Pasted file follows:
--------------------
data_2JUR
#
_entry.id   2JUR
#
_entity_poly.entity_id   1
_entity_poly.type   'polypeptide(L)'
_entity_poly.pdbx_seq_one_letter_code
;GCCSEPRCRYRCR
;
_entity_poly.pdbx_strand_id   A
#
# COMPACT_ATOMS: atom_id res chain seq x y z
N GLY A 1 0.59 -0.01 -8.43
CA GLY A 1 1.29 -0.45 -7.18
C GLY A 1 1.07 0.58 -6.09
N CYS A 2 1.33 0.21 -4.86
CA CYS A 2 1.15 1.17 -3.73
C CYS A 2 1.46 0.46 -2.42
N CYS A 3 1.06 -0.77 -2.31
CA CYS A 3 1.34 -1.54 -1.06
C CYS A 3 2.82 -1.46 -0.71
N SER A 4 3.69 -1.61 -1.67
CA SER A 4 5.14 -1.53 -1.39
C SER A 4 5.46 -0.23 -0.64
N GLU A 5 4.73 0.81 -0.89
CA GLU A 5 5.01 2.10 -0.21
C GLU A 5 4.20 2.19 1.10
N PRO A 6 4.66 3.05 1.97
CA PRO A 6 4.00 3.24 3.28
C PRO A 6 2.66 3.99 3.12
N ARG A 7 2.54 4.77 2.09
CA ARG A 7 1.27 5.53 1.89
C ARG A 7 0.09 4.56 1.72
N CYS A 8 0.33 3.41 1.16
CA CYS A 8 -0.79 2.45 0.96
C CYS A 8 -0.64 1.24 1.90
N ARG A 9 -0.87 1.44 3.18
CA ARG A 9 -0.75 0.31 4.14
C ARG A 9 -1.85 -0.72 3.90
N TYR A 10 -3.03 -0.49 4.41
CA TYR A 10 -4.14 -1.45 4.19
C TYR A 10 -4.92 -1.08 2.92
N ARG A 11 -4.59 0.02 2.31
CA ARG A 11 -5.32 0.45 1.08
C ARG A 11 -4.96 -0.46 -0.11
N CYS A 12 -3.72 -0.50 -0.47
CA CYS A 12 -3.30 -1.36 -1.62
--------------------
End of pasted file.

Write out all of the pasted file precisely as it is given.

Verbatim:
data_2JUR
#
_entry.id   2JUR
#
_entity_poly.entity_id   1
_entity_poly.type   'polypeptide(L)'
_entity_poly.pdbx_seq_one_letter_code
;GCCSEPRCRYRCR
;
_entity_poly.pdbx_strand_id   A
#
# COMPACT_ATOMS: atom_id res chain seq x y z
N GLY A 1 0.59 -0.01 -8.43
CA GLY A 1 1.29 -0.45 -7.18
C GLY A 1 1.07 0.58 -6.09
N CYS A 2 1.33 0.21 -4.86
CA CYS A 2 1.15 1.17 -3.73
C CYS A 2 1.46 0.46 -2.42
N CYS A 3 1.06 -0.77 -2.31
CA CYS A 3 1.34 -1.54 -1.06
C CYS A 3 2.82 -1.46 -0.71
N SER A 4 3.69 -1.61 -1.67
CA SER A 4 5.14 -1.53 -1.39
C SER A 4 5.46 -0.23 -0.64
N GLU A 5 4.73 0.81 -0.89
CA GLU A 5 5.01 2.10 -0.21
C GLU A 5 4.20 2.19 1.10
N PRO A 6 4.66 3.05 1.97
CA PRO A 6 4.00 3.24 3.28
C PRO A 6 2.66 3.99 3.12
N ARG A 7 2.54 4.77 2.09
CA ARG A 7 1.27 5.53 1.89
C ARG A 7 0.09 4.56 1.72
N CYS A 8 0.33 3.41 1.16
CA CYS A 8 -0.79 2.45 0.96
C CYS A 8 -0.64 1.24 1.90
N ARG A 9 -0.87 1.44 3.18
CA ARG A 9 -0.75 0.31 4.14
C ARG A 9 -1.85 -0.72 3.90
N TYR A 10 -3.03 -0.49 4.41
CA TYR A 10 -4.14 -1.45 4.19
C TYR A 10 -4.92 -1.08 2.92
N ARG A 11 -4.59 0.02 2.31
CA ARG A 11 -5.32 0.45 1.08
C ARG A 11 -4.96 -0.46 -0.11
N CYS A 12 -3.72 -0.50 -0.47
CA CYS A 12 -3.30 -1.36 -1.62